In response to the coronavirus disease 2019 (COVID-19) pandemic, many countries have introduced work from home campaigns. Most teaching faculties have moved to an online delivery mode, which could put students and teachers at risk of back pain. The aim of this study was to determine the frequency of newly diagnosed back pain among lecturers and undergraduates from a tertiary education centre during the COVID-19 lockdown and to identify the possible factors associated with this back pain.
This study was a cross-sectional survey conducted among 1,500 lecturers and students of Universiti Malaysia Sabah (UMS). The questionnaire used was modified from previous studies on back pain.
There were 346 newly diagnosed cases of back pain among students and lecturers of UMS. More than half of the participants (61.2%) suffered lower back pain in the lumbar region. There was a significant correlation between increased time of sitting and reduced exercise time, and the incidence of back pain. Poor ergonomic sitting conditions and poor perceived health conditions during the lockdown period also had a significant impact on the frequency of back pain.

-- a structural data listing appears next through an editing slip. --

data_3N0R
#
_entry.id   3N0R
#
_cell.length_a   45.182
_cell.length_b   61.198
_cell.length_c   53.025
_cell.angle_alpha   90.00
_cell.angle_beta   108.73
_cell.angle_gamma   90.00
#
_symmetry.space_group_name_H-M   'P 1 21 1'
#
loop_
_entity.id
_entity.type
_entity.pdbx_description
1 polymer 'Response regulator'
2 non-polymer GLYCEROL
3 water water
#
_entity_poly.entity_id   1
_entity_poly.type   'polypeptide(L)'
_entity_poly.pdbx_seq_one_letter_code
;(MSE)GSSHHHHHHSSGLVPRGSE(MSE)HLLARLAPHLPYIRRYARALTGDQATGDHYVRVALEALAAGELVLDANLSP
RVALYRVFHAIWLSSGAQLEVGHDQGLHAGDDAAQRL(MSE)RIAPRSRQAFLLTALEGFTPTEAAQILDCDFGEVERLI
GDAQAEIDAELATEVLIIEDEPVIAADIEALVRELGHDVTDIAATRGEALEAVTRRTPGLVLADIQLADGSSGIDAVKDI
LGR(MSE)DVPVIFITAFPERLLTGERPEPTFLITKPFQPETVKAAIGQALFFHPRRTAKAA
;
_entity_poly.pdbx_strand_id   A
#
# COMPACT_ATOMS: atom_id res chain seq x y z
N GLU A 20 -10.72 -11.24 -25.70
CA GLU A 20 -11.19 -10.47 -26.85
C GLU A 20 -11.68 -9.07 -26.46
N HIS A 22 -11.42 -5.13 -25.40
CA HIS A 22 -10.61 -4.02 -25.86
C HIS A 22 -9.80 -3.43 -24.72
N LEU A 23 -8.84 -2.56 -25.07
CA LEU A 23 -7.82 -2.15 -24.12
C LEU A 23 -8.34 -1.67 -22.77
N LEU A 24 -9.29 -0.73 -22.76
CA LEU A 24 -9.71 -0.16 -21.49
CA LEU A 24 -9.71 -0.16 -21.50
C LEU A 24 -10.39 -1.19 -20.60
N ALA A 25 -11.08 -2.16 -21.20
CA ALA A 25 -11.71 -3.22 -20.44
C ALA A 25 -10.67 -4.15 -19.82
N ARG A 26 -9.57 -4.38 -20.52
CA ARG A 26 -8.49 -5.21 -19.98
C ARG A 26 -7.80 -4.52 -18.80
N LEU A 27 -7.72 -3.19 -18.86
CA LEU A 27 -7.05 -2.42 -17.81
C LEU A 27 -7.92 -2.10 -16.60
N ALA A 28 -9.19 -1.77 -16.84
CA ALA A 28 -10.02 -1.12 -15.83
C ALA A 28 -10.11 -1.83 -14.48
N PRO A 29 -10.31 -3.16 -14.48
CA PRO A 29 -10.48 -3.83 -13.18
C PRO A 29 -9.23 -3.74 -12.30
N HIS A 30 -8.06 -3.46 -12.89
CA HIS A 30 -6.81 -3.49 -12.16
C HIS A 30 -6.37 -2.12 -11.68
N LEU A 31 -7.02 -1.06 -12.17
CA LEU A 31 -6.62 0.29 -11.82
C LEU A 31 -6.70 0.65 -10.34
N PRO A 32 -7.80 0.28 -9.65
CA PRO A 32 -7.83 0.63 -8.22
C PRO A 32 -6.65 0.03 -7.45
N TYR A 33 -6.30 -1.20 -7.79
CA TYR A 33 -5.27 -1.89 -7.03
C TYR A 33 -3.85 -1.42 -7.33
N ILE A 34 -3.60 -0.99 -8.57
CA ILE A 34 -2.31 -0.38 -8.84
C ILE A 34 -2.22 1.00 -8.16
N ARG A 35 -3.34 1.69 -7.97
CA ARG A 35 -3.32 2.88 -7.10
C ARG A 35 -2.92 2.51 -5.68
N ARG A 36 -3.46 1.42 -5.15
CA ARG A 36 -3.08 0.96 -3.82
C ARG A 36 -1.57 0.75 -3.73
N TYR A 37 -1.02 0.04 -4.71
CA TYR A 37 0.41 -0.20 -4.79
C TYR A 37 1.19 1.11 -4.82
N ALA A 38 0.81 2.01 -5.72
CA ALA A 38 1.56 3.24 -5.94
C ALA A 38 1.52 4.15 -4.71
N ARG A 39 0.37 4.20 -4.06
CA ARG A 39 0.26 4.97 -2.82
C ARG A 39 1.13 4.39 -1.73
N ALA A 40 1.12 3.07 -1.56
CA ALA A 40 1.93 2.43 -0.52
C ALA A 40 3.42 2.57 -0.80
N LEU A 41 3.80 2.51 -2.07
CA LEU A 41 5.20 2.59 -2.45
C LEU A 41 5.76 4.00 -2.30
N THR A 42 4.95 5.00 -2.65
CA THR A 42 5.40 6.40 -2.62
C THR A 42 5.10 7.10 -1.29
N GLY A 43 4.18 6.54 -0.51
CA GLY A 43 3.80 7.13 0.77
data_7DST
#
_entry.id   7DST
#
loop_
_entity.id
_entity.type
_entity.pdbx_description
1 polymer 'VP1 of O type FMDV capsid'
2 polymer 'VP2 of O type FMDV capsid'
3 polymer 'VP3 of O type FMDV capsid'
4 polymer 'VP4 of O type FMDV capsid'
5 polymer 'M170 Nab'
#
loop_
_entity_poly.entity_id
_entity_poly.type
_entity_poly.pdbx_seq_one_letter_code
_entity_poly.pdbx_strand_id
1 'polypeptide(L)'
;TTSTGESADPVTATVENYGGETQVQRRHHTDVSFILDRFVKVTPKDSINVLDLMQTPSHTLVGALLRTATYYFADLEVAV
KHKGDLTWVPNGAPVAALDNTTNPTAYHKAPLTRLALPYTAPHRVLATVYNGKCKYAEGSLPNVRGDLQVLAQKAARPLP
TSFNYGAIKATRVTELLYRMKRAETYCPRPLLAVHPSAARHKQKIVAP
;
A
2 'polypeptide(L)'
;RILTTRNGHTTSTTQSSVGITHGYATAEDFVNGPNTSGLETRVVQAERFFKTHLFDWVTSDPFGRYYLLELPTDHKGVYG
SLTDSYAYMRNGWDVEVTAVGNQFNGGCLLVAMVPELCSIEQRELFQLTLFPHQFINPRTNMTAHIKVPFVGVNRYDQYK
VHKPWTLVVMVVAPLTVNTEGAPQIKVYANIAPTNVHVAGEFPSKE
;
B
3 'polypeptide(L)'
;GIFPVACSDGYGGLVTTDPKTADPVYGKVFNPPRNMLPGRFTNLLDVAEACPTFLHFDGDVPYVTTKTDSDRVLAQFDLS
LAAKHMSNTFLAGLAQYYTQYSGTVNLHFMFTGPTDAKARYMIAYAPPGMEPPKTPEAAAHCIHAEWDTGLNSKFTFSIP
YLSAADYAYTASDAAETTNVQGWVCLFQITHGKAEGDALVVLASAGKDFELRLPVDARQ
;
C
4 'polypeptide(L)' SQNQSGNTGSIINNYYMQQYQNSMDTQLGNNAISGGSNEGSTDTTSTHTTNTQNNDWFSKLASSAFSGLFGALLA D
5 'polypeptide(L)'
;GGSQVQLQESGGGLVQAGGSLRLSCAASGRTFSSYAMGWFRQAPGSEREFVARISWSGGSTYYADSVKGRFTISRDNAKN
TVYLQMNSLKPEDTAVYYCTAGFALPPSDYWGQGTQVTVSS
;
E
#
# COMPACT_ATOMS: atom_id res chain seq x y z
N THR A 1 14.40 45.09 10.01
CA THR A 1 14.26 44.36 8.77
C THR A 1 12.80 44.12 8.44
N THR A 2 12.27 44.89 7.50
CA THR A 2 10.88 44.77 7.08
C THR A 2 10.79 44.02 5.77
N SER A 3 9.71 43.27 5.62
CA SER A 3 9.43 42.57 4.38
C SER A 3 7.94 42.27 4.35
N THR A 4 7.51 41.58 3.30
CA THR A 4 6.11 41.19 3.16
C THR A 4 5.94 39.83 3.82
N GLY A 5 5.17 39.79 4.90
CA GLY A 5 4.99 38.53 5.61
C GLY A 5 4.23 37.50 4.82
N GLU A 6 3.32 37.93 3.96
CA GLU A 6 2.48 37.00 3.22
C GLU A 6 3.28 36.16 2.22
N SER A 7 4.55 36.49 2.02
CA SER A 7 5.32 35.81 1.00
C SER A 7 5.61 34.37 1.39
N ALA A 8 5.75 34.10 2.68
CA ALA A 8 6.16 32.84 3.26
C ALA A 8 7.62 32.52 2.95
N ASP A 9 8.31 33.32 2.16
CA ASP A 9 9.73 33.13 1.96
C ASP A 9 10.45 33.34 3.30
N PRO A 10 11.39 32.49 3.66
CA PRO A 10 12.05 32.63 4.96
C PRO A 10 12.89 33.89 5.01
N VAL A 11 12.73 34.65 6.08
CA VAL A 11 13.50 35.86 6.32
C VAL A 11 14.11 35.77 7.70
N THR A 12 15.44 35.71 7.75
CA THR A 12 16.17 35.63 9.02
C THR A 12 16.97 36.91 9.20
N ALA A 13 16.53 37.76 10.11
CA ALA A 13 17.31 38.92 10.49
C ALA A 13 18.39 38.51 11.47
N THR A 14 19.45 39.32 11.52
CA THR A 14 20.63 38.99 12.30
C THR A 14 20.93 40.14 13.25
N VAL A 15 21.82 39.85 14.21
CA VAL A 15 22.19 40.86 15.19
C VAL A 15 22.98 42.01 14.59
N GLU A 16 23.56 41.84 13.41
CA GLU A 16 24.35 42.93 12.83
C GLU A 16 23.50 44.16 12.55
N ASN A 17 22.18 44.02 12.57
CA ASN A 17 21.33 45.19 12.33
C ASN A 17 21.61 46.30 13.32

The university community has undergone a significant increase in sitting time and a decrease in exercise time during the lockdown. This has contributed to an increase in the frequency of back pain. It is recommended that further studies be done to guide the university community regarding the maintenance of exercise and management of sitting hours, in order to reduce the frequency of back pain.